Submit a Tip
Know about a threat or a school safety risk?
Notify any SUSD employee or
Silent Witness Tip Line: 480-WITNESS (948-6377)
Submit a Tip Online
We know when you drop your child off for school each day, you are putting your trust in us to keep them safe. Protecting every student is a priority that is woven into the fabric of how the Scottsdale Unified School District works to deliver an exceptional educational experience. Placing school resource officers, school counselors and school social workers on school campuses is only part of our approach to achieving safe supportive schools.
Our safety motto is DIG-IT (Doors, Identification, Gates and IT (cyber security)).
The expectation is that classroom doors are locked and not propped open, students and staff wear their ID badges and that all visitors show ID and sign in in the front office. All gates on campus should also be locked unless they are manned.
The Scottsdale Unified School District is a leader in the state and nation when it comes to threat assessments and interventions. Comprehensive School Threat Assessment Guidelines (CSTAG) is an evidence-based practice for schools to use in conducting threat assessments of students developed by Dr. Dewey Cornell, University of Virginia, and adopted by the Arizona Department of Education. Scottsdale’s own Shannon Cronn, Director of Support Services, is one of 27 CSTAG trainers available to provide training to Arizona schools.
Emotional and physical safety in school is related to increased academic performance. Our mission is to provide, support, promote and enhance safe and effective learning environments for all students through a multipronged approach.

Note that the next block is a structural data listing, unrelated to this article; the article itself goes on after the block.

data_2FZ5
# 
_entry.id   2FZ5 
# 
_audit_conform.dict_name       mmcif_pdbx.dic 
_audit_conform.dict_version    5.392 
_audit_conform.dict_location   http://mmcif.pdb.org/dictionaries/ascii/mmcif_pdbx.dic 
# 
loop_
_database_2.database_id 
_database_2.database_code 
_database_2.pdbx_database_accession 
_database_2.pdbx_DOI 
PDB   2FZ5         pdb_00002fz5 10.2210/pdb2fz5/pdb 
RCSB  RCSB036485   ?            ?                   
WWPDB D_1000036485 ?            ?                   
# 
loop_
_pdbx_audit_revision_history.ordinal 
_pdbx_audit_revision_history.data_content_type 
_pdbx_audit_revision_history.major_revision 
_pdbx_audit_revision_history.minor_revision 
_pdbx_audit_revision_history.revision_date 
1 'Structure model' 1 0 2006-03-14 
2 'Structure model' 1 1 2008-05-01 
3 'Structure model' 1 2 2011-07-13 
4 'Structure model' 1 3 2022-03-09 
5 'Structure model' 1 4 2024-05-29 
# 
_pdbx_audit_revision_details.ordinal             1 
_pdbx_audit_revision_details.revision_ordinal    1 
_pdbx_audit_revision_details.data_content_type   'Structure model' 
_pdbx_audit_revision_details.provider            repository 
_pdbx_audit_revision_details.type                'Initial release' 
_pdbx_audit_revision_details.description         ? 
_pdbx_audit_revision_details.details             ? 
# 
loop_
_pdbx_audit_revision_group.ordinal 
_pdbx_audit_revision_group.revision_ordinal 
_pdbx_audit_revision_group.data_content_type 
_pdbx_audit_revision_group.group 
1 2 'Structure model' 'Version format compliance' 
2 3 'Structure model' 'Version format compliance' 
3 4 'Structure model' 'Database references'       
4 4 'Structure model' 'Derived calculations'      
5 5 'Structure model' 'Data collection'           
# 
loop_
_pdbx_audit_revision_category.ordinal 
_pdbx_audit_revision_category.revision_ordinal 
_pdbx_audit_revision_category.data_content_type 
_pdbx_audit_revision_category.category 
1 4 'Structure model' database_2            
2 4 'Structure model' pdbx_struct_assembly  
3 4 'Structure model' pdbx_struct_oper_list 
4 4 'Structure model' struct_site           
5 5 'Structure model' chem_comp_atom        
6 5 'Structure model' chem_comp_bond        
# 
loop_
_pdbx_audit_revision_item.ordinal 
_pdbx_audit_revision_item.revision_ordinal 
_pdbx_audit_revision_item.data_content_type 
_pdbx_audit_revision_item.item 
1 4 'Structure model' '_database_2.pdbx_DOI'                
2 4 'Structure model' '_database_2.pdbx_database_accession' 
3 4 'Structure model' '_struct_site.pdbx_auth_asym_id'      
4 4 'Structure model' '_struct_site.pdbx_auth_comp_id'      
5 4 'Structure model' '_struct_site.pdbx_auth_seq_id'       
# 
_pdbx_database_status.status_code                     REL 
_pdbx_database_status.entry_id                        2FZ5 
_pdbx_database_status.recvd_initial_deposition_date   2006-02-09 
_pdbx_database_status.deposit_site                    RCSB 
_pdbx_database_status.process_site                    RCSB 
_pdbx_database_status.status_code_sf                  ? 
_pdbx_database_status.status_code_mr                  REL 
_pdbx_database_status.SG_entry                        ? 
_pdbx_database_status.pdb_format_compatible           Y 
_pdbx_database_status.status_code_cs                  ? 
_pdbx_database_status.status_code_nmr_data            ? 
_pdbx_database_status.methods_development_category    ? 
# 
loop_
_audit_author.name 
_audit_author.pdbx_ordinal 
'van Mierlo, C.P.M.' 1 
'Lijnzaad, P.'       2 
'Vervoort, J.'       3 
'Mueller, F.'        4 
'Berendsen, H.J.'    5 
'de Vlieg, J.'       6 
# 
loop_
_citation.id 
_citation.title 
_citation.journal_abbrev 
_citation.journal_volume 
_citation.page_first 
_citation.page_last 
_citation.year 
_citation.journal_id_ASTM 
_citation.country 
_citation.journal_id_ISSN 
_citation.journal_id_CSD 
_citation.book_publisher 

View our Safety and Security brochure.
We all have a stake in creating physically and emotionally safe schools and SUSD’s comprehensive school safety plan includes a broad range of stakeholders:
- School administrators
- Mental health professionals (counselors and social workers)
- School resource officers
- Community members
See something, say something.
Students are often the first to become aware of threats, and that is why we encourage them to report anything out of the ordinary or suspicious to a trusted, on-campus adult. We call it the “see something, say something” rule. We encourage you to have a conversation with your student(s) about the necessity of immediately reporting to a school administrator or teacher the possession of any weapon, drugs or vaping devices on campus. Bringing a weapon onto a school campus is a violation of state law, city ordinances and the school district's Code of Conduct. Please take this opportunity to remind your students of the law and that violations of it are serious matters with serious consequences. Witnessed incidents of bullying, harassment, and intimidation should be reported as soon as possible. Working together will help ensure that our school campuses remain safe and nurturing places for students to learn and for our staff to work.
Our Approach to Managing Emergencies: Incident Command Team
No matter what the hazard might be, from fires, floods, threats of violence to public health emergencies- we take a comprehensive approach to student safety that we’d like to walk you through to give you some reassurance that we are continuously keeping student and staff safety at the top of our minds as we move through each day. We follow the National Incident Management System (NIMS) structure and approach to emergency management and hazard mitigation as we continuously work together to prevent, protect against, mitigate, respond to and recover from incidents.
Safety-Related Leadership Team
Primary: Dr. Milissa Sackos
Alternate: Joshua Friedman
Primary: Shannon Crosier
Alternate: Dennis Roehler
Public Information & Media Relations
Primary: Kristine Harrington
Alternate: Nancy Norman
Primary: Shannon Crosier
Primary: Joshua Friedman
Alternate: Chuck Cochran
Primary: Dr. Karen Benson
Alternate: Dr. Milissa Sackos